The Automobile Association of South Africa (AA) has expressed its concerns over the poor levels of adult and child protection indicated by the test results from its latest round of crash tests.
The three models tested by Global NCAP in conjunction with the AA’s Safer Cars for Africa programme were the GWM Steed 5 bakkie, Haval H1 and the Renault Kwid. The Steed scored zero stars for driver and front passenger and one star for child occupants, while the H1 and Kwid obtained two stars for both driver and front passenger safety as well as child occupants.
The AA is particularly alarmed by the Steed’s results which it says “demonstrated a high probability of life threatening injury”. The Steed was the second bakkie tested by Safer Cars for Africa, following the Nissan NP300 Hardbody double cab, which competes with the GWM on price and incidentally also scored a zero-rating back in 2018. The Hardbody scored two stars for child safety.
The Steed 5 that was used for the crash test was a base model that is sold without airbags. The test readings from the driver dummy showed a red head and brown chest and neck, which translates into poor protection for head and weak protection for neck and chest, which are regarded as critical body regions.
According to Global NCAP’s results, the Steed’s structure and footwell area were deemed unstable. The AA also questions whether an airbag would have prevented serious injury to the driver taken into consideration the deformation in the passenger compartment and movement of the steering column.
Zero points were awarded for the child occupant dynamic assessment score as the manufacturer decided against recommending a Child Restraint System (CRS) for the test. The three-year-old dummy CRS broke during the impact due to the poor performance of the restrain system. The Steed 5 does not have ISOFIX anchorages for the child seats in the rear and lacks three-point belts in all seating positions.
The injuries recorded in the driver and passenger of the H1’s head and neck showed good protection, according to the AA, while the driver dummy’s chest showed weak protection and the passenger dummy’s chest showed good protection. The H1 comes standard with two front airbags in base spec. The test results also indicated poor protection for their feet, which together with the driver readings, unstable structure and unstable footwell area explain the two-star rating for adult occupant protection.
The AA says child occupant protection was negatively affected by the manufacturer’s refusal to indicate a CRS for use in the test bringing dynamic points to zero. The CRS selected by Global NCAP used the ISOFIX anchorages available in the car. Both child dummies heads contacted the car during the test threatening the safety of the child occupants. Lack of proper ISOFIX markings and the lack of a passenger airbag disabling switch resulted in a two-star child occupant protection rating for the H1.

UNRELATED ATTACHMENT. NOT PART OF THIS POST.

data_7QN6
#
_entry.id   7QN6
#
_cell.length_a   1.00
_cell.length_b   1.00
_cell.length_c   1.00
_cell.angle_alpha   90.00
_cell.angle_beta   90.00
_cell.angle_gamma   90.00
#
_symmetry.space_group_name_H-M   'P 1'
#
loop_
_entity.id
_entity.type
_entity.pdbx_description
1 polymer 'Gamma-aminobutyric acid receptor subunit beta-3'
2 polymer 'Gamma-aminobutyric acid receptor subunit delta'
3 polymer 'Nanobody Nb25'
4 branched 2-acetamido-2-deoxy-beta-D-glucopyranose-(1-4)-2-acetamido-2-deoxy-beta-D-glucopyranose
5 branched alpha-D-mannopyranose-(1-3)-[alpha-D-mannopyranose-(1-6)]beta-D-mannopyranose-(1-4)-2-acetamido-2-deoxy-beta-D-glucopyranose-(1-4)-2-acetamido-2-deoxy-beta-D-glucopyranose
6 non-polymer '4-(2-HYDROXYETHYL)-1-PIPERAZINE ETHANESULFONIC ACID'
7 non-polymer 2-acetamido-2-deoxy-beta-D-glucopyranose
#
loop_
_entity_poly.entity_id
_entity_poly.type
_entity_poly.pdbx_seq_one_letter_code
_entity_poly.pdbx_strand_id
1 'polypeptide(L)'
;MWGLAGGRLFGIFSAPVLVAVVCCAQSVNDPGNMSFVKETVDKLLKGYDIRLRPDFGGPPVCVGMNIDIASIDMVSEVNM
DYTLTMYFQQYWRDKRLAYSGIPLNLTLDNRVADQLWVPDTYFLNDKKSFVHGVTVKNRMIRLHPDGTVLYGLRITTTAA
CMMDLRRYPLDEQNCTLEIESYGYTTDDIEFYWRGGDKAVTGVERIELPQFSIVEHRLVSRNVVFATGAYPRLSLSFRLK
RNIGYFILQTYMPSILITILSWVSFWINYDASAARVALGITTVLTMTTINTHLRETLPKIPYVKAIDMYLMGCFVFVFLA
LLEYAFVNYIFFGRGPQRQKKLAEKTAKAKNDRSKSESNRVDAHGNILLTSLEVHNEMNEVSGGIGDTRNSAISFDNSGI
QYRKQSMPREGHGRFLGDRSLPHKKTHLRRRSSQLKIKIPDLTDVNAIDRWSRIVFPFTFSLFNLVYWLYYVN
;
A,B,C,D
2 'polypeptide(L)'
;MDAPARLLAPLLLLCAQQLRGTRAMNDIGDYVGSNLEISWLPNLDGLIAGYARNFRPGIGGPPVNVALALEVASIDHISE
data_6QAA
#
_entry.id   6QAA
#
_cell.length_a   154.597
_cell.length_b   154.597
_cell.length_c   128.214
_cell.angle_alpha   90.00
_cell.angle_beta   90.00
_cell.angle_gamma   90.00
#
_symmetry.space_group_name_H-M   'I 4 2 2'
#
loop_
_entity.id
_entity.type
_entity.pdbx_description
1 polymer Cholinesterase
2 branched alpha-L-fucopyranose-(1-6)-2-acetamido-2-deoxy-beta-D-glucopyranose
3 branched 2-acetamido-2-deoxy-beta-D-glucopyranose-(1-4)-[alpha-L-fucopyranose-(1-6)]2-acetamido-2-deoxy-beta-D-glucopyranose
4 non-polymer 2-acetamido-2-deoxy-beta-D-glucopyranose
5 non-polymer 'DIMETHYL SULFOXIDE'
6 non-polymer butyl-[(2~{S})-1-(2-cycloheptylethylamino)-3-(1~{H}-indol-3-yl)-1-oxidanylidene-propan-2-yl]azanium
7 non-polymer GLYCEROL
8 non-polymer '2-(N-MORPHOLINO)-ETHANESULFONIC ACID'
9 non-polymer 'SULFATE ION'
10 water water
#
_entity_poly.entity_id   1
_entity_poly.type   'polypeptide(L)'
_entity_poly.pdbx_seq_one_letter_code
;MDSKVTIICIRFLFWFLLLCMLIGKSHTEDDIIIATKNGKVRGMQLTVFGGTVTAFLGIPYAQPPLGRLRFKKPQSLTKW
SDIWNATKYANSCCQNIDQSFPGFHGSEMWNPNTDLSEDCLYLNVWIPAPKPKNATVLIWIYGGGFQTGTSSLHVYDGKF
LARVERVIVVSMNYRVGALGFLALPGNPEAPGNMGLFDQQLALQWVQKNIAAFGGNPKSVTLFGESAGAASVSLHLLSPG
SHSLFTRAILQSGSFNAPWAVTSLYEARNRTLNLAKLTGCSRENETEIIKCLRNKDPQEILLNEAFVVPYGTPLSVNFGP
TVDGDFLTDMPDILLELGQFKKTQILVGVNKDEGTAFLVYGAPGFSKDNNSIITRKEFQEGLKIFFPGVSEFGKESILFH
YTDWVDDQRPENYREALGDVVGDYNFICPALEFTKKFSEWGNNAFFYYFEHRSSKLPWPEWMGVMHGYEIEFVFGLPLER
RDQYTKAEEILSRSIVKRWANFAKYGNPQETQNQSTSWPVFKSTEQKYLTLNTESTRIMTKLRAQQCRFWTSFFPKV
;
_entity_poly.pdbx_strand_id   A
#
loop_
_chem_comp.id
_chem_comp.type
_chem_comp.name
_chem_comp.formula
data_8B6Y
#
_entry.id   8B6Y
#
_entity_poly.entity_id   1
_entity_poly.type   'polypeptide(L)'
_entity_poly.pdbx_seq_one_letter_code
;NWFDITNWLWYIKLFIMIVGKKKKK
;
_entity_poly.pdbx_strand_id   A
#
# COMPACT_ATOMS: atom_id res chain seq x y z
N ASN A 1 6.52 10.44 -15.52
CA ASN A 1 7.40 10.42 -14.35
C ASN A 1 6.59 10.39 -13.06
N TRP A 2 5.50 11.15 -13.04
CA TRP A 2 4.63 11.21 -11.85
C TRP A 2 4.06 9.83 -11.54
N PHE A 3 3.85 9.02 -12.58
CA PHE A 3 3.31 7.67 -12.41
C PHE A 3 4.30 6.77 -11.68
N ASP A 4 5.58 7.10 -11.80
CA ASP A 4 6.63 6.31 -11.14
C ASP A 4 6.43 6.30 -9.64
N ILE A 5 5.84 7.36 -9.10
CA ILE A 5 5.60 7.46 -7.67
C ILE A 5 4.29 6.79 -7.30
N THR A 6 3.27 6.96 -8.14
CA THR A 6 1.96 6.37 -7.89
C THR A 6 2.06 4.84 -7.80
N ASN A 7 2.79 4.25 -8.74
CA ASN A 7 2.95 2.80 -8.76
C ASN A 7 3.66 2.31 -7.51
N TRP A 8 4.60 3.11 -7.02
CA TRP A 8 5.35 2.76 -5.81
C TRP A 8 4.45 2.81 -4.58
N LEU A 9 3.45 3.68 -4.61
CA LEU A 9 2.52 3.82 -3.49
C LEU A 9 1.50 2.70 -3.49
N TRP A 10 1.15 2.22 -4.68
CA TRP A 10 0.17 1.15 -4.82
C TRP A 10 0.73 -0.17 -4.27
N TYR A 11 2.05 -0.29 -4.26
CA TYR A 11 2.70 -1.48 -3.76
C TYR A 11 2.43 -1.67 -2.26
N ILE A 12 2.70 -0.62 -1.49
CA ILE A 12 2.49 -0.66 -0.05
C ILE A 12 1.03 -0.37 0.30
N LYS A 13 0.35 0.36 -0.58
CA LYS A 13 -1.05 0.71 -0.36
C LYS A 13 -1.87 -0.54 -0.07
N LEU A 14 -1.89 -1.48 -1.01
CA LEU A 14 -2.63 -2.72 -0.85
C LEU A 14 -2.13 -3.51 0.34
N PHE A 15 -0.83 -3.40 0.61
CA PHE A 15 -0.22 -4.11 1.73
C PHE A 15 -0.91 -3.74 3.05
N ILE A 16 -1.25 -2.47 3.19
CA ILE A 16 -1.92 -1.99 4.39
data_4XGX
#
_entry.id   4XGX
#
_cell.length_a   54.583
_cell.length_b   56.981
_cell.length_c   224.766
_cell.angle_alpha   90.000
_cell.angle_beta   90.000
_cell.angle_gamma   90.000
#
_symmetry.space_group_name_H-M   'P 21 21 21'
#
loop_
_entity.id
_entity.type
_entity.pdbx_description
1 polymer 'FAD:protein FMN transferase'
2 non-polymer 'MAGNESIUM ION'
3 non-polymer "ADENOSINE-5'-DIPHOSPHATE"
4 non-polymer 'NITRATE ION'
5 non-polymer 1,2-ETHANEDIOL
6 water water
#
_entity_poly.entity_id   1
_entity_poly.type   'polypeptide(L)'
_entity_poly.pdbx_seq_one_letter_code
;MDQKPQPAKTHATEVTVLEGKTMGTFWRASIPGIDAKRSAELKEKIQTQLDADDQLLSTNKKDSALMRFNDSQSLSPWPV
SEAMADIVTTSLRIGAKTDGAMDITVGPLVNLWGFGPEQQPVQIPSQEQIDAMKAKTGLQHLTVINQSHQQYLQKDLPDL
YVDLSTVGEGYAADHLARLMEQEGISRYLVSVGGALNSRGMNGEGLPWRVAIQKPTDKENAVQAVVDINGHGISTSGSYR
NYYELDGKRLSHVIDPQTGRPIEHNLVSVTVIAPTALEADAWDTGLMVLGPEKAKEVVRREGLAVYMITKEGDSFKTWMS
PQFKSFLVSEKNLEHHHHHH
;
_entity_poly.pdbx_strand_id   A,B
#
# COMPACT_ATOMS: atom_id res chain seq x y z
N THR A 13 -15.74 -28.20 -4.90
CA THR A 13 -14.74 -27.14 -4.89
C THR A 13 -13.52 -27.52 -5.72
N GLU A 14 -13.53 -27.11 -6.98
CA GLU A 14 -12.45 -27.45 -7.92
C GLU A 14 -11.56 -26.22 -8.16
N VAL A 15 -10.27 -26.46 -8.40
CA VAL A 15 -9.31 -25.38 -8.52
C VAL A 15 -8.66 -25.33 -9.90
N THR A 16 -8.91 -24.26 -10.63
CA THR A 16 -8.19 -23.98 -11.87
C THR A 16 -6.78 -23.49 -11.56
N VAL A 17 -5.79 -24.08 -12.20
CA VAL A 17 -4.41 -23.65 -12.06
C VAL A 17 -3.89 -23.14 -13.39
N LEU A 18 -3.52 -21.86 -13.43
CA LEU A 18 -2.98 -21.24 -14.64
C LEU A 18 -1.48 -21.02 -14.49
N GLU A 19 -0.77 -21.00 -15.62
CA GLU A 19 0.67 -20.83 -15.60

The Kwid’s results indicate adequate protection for the driver dummy’s head and good for passengers. Both front occupants’ necks show good protection but the driver’s chest showed weak protection. An unstable body structure, unstable footwell structure and pedal movement all contribute to the two-star rating for adult occupant protection.
The test results also indicate that the child occupant protection was poor performance as the head contacted the interior of the car. The lack of three-point belts in all seating positions and lack of ISOFIX anchorages contribute to the two-star rating for child occupant protection. The latest version of the South African-specced Kwid comes standard with two airbags. A Kwid did manage to score a three-star rating in Latin NCAP test last year, but that model included side body airbags.
The cars selected by Safer Cars for Africa are all base models bought off local showroom floors before being shipped to a lab in Germany for testing. They are driven into a collapsible aluminium honeycomb barrier head on at an offset of 40% at a speed of 64 km/h. All the vehicles are occupied by two average-sized adults crash test dummies in front and two child dummies in the rear, reflecting children of the ages of three and one and a half.
Since its inception in 2017, Safer Cars for Africa has tested 15 cars. The Toyota Etios, Toyota Avanza and Honda Amaze have all achieved a four-star rating. Apart from the Hardbody and Steed 5, the only other vehicle failing to score any stars was the Chery QQ3.